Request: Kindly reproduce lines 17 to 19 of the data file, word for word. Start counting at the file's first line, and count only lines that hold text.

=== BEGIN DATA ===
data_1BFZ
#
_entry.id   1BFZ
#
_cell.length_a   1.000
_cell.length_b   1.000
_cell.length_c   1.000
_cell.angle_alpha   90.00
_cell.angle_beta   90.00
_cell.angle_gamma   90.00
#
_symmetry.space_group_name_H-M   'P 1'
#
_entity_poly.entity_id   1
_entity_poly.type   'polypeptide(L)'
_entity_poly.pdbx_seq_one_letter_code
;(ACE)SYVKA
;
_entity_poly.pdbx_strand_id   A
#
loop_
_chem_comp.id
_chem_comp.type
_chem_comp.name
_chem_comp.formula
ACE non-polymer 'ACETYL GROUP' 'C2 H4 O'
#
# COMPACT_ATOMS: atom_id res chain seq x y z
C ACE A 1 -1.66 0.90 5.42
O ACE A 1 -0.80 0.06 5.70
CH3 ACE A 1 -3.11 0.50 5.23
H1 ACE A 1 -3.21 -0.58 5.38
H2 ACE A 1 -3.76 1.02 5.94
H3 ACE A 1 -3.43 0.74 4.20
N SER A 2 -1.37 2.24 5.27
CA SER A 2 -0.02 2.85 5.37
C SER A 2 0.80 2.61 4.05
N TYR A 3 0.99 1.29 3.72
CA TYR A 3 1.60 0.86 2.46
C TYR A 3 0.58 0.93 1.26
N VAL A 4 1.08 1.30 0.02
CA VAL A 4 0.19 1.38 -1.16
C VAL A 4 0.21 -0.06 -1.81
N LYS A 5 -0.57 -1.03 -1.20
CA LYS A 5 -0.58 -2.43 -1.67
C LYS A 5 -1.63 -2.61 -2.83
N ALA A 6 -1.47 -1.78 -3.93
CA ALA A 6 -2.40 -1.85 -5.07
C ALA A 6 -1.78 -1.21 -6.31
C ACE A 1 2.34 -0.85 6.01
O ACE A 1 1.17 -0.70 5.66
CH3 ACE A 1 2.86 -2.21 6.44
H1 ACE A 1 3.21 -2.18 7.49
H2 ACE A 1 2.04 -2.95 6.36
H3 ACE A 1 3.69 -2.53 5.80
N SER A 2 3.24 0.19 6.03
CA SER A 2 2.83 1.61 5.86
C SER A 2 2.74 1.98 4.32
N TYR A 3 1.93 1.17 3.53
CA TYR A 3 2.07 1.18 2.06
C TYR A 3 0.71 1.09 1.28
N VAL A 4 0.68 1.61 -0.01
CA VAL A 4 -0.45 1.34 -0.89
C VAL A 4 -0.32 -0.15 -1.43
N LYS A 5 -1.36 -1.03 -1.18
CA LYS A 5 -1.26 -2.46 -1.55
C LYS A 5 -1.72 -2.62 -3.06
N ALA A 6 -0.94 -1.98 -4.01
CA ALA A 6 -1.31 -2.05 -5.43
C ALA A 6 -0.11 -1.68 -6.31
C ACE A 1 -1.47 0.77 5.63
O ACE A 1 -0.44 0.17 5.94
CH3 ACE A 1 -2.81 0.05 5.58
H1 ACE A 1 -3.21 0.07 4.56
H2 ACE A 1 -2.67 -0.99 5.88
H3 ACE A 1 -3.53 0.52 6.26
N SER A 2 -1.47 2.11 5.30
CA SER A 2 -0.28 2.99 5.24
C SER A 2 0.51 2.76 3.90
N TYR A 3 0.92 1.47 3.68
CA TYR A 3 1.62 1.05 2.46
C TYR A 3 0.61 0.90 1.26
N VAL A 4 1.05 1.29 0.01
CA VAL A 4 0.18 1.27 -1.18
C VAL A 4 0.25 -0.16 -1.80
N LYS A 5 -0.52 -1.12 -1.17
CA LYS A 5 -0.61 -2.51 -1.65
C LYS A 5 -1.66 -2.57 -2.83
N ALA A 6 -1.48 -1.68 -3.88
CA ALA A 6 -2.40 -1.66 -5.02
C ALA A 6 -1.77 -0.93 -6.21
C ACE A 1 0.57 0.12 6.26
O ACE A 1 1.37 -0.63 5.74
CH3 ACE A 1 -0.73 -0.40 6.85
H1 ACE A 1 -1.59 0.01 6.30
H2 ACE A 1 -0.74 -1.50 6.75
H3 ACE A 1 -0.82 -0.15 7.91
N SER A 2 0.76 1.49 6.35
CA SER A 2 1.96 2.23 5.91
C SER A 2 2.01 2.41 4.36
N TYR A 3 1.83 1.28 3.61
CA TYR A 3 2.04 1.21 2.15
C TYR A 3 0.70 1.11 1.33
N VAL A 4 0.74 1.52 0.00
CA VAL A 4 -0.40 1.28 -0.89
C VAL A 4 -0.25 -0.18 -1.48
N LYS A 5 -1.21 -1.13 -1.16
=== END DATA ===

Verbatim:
;(ACE)SYVKA
;
_entity_poly.pdbx_strand_id   A